This is an archived article and the information in the article may be outdated. Please look at the time stamp on the story to see when it was last updated.

NATOMAS — Take a look at master planned communities that are selling homes in the area, and you will see plenty of homes like these — dwellings sitting cheek by jowl with small or nonexistent yards in the back and the front. That’s because builders are struggling to make houses affordable while making a profit.

“The land’s very, very expensive, honestly builders have to pop up the density a little bit sometimes to make it work,” said Dean Wehrli, senior vice president of John Burns Real Estate Consulting.

Wehrli helps developers and builders create master planned communities which substitute private yard space with public spaces like parks and community centers. And it’s not just about economics. The huge population of baby boomers who are now empty nesters are still affecting the marketplace.

“Some of those older buyers, they don’t want the yard, they want the lower-maintenance kind of home, Wehrli said.

The Hovnanian Homes in the Westshore planned community in Natomas, are roomy on the inside, but they just have a patio — no yard. With millennials holding off on raising families, a yard isn’t always a priority.

“It’s for that get together with your friends, not the big backyard barbecue with the whole neighborhood,” Wehrli said.

If you look at housing in the urban core, homes without yards are the norm. Entertainment isn’t dependent on outdoor space.

“They’re going to meet their friends at the club or the bar or something like that in midtown,” Wehrli said.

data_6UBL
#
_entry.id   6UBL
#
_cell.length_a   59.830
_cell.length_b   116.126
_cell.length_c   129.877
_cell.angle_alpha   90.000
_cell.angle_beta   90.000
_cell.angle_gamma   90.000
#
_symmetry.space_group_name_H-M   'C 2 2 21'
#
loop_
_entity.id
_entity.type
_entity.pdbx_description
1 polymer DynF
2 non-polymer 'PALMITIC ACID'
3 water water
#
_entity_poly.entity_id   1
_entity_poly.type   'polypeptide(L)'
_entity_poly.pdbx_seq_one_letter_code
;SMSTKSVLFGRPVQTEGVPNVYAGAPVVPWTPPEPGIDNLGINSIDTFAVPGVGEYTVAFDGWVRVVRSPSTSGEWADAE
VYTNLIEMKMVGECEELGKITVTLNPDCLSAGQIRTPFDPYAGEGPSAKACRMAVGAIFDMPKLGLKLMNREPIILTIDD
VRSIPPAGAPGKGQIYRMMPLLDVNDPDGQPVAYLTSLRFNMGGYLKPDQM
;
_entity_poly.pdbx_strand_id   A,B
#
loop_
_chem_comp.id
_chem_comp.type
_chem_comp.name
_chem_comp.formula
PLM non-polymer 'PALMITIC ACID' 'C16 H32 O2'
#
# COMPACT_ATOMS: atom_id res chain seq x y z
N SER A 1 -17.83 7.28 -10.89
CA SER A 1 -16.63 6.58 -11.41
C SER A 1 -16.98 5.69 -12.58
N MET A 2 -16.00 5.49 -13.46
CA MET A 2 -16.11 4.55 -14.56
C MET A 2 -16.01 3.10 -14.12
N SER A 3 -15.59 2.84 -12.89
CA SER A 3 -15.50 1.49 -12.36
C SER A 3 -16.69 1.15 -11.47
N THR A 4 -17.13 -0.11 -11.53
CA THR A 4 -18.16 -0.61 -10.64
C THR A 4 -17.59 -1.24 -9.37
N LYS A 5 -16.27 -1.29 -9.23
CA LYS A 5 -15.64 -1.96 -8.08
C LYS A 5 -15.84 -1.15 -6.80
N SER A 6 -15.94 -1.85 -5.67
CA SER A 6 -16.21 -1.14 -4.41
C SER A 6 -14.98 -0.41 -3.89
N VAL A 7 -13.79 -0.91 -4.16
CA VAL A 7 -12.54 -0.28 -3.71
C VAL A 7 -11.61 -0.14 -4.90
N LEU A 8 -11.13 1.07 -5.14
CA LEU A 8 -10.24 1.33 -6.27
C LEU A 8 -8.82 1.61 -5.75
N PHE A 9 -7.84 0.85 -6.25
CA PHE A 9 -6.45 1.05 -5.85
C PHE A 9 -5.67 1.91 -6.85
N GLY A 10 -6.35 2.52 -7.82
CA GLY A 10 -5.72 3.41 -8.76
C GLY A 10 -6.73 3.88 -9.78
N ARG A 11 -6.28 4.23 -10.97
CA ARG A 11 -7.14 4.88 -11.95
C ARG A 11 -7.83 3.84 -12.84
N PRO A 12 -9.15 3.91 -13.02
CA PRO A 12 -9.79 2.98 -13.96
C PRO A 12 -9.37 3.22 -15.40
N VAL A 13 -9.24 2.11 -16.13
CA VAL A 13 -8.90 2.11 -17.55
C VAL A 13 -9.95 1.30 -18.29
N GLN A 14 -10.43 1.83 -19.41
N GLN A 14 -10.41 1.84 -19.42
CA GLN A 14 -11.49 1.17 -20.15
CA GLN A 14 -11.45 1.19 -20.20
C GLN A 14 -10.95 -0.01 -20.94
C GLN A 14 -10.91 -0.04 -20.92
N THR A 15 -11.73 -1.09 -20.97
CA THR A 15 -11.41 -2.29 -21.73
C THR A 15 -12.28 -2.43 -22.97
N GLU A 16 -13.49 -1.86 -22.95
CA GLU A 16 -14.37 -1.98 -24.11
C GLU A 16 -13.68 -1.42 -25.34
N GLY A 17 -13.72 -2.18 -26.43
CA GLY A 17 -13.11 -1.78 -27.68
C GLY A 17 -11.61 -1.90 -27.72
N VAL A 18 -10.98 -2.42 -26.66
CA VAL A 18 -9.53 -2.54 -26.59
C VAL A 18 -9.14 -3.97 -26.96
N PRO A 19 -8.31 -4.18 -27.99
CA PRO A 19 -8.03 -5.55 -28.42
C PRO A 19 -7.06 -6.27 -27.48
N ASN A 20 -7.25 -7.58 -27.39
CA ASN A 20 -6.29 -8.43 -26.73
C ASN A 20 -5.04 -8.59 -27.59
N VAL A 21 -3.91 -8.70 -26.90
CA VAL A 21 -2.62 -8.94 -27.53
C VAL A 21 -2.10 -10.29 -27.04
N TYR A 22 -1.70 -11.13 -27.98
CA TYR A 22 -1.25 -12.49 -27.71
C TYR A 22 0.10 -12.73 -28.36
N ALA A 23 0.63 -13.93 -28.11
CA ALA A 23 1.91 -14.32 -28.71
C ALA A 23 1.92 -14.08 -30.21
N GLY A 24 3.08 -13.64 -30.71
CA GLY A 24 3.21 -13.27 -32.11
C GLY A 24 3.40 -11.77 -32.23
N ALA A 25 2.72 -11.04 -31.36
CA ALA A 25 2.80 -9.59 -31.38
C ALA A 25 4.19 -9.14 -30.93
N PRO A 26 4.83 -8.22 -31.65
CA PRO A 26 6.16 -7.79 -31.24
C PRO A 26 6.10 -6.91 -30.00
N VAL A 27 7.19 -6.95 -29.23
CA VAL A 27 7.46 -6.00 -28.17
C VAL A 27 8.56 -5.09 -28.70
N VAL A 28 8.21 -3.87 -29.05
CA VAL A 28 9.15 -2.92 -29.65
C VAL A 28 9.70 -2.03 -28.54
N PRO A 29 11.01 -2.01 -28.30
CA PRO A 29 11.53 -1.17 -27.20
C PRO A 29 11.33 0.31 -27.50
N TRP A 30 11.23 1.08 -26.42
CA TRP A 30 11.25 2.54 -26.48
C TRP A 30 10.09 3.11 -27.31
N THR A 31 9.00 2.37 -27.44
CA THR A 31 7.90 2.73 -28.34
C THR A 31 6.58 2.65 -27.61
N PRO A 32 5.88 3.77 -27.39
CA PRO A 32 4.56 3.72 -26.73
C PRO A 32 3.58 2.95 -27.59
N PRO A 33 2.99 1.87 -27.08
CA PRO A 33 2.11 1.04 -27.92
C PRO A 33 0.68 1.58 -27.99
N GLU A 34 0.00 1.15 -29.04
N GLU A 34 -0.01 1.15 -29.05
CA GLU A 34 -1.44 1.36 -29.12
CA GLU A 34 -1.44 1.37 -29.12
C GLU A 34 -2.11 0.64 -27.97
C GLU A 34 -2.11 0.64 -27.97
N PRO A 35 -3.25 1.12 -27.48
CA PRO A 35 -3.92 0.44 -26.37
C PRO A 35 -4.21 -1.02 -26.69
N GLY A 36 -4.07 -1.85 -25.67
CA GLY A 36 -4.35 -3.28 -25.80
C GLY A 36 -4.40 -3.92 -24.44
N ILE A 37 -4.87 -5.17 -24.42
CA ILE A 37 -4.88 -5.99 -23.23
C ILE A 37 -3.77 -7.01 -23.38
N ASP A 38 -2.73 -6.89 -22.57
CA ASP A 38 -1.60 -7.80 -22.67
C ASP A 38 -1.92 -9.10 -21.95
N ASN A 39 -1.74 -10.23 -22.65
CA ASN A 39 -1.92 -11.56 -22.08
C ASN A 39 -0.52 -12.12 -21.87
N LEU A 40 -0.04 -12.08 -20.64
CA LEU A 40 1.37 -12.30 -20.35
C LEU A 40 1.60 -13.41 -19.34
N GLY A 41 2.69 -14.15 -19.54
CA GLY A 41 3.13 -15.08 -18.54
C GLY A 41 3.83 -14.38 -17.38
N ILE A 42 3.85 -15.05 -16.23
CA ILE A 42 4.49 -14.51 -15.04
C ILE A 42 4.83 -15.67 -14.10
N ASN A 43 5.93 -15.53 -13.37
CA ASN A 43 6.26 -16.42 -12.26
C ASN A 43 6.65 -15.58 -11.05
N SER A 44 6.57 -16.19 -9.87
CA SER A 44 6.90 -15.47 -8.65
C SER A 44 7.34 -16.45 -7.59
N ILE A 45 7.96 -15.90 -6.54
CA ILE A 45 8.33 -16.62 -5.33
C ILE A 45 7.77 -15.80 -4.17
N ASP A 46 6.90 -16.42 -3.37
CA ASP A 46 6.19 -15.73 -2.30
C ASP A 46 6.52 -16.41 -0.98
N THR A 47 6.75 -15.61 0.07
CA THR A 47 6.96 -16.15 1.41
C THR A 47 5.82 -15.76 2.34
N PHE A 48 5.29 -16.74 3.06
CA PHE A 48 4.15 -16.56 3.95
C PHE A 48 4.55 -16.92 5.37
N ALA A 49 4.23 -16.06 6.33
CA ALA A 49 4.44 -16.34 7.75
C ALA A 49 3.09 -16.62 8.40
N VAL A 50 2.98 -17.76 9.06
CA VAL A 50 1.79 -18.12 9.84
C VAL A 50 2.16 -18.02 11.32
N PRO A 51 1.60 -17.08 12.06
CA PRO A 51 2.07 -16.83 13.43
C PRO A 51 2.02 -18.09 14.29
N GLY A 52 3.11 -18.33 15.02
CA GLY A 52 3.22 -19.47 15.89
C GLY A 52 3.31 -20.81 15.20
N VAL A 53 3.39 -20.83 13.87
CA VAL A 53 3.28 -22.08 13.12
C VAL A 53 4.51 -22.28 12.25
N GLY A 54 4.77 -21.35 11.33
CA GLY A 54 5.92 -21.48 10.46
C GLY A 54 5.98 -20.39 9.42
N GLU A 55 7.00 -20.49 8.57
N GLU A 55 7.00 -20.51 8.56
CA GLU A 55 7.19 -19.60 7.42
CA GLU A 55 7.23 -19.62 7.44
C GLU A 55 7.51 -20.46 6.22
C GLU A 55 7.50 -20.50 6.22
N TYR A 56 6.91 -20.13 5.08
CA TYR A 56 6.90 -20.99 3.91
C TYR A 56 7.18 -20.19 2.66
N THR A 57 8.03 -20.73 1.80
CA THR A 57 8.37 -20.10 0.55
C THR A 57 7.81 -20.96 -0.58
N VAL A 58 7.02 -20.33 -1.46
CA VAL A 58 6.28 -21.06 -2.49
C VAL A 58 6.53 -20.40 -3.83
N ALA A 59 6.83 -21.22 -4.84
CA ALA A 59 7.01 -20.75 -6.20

It’s getting that way in the newer suburbs too. John Burns Real Estate Consulting has coined the word “surban.” Your big barbecue or outdoor sports can still take place, but in master planned parks and community centers.

“They can provide that public outdoor space in lieu of that private outdoor space that the high density product can’t always deliver or doesn’t want to deliver,” Wehrli said.

And of course this kind of housing is a draw for Bay Area residents who never had a yard and little indoor space.

“They live in a hovel with no yard for ($1.5 million),” he said.

Homes with yards will always be a draw, in the Hovnanian development, homes with yards are part of the mix for families that are growing.

But the definition of a suburban home is likely to change as home and land prices continue to climb in California.

John Burns Real Estate Consulting is a nationwide company that recently put out a list of the 50 hottest master planned communities. The development in Natomas and one in Roseville made the list, so the region is definitely following the national trend.